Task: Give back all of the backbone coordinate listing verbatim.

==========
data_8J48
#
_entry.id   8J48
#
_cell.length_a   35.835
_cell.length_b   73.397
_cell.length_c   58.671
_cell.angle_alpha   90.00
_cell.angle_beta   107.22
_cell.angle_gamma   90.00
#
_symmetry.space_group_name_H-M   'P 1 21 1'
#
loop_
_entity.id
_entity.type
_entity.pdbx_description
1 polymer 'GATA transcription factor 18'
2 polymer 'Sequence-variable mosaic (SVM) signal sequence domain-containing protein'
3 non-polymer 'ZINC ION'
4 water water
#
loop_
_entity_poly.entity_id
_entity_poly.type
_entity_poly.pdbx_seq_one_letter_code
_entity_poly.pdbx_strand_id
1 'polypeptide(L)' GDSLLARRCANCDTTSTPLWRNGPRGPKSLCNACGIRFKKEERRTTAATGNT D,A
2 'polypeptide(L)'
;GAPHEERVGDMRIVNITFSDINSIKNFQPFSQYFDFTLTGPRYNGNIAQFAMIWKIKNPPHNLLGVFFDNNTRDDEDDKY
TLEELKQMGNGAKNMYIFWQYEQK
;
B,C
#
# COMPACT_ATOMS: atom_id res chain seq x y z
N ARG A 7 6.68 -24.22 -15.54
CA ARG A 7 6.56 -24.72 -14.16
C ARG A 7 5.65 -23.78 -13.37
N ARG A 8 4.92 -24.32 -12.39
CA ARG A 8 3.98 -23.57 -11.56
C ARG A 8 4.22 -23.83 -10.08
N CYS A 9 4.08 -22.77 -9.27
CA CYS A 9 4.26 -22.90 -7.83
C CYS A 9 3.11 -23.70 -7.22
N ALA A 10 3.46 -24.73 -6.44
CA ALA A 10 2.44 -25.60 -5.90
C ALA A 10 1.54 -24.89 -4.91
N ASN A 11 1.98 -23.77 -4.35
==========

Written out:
data_8J48
#
_entry.id   8J48
#
_cell.length_a   35.835
_cell.length_b   73.397
_cell.length_c   58.671
_cell.angle_alpha   90.00
_cell.angle_beta   107.22
_cell.angle_gamma   90.00
#
_symmetry.space_group_name_H-M   'P 1 21 1'
#
loop_
_entity.id
_entity.type
_entity.pdbx_description
1 polymer 'GATA transcription factor 18'
2 polymer 'Sequence-variable mosaic (SVM) signal sequence domain-containing protein'
3 non-polymer 'ZINC ION'
4 water water
#
loop_
_entity_poly.entity_id
_entity_poly.type
_entity_poly.pdbx_seq_one_letter_code
_entity_poly.pdbx_strand_id
1 'polypeptide(L)' GDSLLARRCANCDTTSTPLWRNGPRGPKSLCNACGIRFKKEERRTTAATGNT D,A
2 'polypeptide(L)'
;GAPHEERVGDMRIVNITFSDINSIKNFQPFSQYFDFTLTGPRYNGNIAQFAMIWKIKNPPHNLLGVFFDNNTRDDEDDKY
TLEELKQMGNGAKNMYIFWQYEQK
;
B,C
#
# COMPACT_ATOMS: atom_id res chain seq x y z
N ARG A 7 6.68 -24.22 -15.54
CA ARG A 7 6.56 -24.72 -14.16
C ARG A 7 5.65 -23.78 -13.37
N ARG A 8 4.92 -24.32 -12.39
CA ARG A 8 3.98 -23.57 -11.56
C ARG A 8 4.22 -23.83 -10.08
N CYS A 9 4.08 -22.77 -9.27
CA CYS A 9 4.26 -22.90 -7.83
C CYS A 9 3.11 -23.70 -7.22
N ALA A 10 3.46 -24.73 -6.44
CA ALA A 10 2.44 -25.60 -5.90
C ALA A 10 1.54 -24.89 -4.91
N ASN A 11 1.98 -23.77 -4.35